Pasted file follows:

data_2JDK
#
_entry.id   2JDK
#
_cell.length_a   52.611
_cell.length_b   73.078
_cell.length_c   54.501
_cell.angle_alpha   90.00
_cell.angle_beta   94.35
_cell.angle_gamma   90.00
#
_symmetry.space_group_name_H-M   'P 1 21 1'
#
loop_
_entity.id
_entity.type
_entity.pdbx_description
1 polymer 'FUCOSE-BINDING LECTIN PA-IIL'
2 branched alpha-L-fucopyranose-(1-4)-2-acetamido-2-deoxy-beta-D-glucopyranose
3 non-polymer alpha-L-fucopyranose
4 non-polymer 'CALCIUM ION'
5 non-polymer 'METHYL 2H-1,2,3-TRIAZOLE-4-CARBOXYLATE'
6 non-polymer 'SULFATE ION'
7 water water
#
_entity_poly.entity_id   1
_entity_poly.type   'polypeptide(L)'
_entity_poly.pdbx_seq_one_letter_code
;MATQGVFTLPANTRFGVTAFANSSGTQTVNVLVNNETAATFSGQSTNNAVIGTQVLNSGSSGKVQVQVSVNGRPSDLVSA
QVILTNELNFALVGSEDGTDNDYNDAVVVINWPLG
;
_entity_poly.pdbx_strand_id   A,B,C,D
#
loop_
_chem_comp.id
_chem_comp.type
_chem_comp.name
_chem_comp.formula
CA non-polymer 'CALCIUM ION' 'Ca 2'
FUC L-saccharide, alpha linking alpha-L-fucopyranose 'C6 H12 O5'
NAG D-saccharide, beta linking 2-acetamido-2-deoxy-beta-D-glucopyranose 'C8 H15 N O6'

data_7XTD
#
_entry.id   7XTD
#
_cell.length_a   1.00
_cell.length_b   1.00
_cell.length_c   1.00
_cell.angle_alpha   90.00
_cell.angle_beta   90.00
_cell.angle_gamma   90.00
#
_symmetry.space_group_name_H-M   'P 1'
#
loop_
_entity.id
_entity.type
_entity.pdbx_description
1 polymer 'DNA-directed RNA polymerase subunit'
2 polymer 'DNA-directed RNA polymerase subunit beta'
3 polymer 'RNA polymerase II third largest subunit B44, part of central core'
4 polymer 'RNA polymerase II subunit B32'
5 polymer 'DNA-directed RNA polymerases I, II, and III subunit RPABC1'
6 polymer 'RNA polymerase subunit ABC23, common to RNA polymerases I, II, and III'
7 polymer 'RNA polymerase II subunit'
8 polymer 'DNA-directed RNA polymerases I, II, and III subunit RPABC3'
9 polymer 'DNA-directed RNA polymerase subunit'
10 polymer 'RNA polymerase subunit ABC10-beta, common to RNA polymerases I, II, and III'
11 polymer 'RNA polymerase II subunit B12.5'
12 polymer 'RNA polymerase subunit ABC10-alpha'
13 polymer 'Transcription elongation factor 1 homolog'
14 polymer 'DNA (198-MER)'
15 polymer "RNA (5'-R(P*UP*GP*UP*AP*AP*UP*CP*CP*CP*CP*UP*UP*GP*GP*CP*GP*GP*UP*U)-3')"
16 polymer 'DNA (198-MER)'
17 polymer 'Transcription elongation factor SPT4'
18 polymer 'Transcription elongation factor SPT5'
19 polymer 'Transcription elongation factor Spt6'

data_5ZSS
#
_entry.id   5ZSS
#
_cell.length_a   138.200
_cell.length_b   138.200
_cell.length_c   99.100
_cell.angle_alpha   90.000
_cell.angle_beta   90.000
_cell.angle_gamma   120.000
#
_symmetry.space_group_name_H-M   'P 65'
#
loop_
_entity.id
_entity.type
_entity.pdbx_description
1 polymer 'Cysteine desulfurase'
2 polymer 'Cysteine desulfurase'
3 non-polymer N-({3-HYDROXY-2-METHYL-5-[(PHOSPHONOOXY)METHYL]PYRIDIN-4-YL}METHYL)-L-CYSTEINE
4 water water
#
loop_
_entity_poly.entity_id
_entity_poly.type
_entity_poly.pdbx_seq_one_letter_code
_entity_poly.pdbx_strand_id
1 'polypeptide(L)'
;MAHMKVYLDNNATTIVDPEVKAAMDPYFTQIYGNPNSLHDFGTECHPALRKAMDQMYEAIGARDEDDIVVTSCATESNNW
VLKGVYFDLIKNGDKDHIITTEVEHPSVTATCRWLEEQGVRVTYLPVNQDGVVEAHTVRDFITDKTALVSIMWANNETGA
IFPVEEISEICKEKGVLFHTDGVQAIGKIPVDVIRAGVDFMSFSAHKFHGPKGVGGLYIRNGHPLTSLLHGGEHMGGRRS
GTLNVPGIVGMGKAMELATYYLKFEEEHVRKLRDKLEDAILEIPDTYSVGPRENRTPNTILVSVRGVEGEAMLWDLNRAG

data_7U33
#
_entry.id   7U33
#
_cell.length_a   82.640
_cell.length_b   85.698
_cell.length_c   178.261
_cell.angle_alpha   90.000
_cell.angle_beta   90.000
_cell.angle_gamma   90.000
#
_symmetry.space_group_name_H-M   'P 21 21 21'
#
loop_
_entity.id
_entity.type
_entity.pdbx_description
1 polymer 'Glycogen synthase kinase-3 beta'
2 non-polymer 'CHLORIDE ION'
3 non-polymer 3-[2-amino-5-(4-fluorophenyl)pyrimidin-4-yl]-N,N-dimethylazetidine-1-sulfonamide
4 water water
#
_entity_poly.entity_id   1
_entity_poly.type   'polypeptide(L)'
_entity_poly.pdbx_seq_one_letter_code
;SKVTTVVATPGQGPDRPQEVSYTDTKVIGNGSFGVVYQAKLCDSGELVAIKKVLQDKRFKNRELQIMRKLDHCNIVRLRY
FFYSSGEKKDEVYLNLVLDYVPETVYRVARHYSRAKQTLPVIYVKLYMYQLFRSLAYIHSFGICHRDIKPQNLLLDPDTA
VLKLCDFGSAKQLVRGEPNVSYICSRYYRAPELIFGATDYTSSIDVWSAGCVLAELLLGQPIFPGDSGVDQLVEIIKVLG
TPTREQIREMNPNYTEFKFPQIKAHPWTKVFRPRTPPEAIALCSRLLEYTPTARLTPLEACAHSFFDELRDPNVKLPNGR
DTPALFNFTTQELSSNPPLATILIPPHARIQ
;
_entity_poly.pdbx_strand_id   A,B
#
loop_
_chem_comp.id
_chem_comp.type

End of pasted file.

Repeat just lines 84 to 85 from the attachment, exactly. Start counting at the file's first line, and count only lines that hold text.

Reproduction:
_cell.length_c   99.100
_cell.angle_alpha   90.000